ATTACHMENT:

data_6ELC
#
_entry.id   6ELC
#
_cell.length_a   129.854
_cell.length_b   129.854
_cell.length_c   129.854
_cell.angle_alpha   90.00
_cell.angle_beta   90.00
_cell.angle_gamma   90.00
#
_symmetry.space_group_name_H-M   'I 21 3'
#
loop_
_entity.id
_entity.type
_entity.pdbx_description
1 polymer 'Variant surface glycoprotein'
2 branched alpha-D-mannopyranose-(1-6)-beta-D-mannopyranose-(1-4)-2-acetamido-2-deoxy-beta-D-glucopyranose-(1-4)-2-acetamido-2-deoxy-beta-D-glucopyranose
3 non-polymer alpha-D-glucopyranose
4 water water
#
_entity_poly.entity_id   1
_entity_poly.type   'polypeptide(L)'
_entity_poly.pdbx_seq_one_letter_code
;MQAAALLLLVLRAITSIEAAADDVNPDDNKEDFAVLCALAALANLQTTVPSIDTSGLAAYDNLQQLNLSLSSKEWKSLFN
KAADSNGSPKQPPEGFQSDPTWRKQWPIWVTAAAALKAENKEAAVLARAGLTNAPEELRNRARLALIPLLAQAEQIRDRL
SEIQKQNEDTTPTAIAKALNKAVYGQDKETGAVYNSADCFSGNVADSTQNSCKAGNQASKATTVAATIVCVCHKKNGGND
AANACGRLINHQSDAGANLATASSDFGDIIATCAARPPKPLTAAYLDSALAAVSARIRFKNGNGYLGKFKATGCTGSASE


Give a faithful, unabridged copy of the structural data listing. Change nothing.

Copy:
data_6ELC
#
_entry.id   6ELC
#
_cell.length_a   129.854
_cell.length_b   129.854
_cell.length_c   129.854
_cell.angle_alpha   90.00
_cell.angle_beta   90.00
_cell.angle_gamma   90.00
#
_symmetry.space_group_name_H-M   'I 21 3'
#
loop_
_entity.id
_entity.type
_entity.pdbx_description
1 polymer 'Variant surface glycoprotein'
2 branched alpha-D-mannopyranose-(1-6)-beta-D-mannopyranose-(1-4)-2-acetamido-2-deoxy-beta-D-glucopyranose-(1-4)-2-acetamido-2-deoxy-beta-D-glucopyranose
3 non-polymer alpha-D-glucopyranose
4 water water
#
_entity_poly.entity_id   1
_entity_poly.type   'polypeptide(L)'
_entity_poly.pdbx_seq_one_letter_code
;MQAAALLLLVLRAITSIEAAADDVNPDDNKEDFAVLCALAALANLQTTVPSIDTSGLAAYDNLQQLNLSLSSKEWKSLFN
KAADSNGSPKQPPEGFQSDPTWRKQWPIWVTAAAALKAENKEAAVLARAGLTNAPEELRNRARLALIPLLAQAEQIRDRL
SEIQKQNEDTTPTAIAKALNKAVYGQDKETGAVYNSADCFSGNVADSTQNSCKAGNQASKATTVAATIVCVCHKKNGGND
AANACGRLINHQSDAGANLATASSDFGDIIATCAARPPKPLTAAYLDSALAAVSARIRFKNGNGYLGKFKATGCTGSASE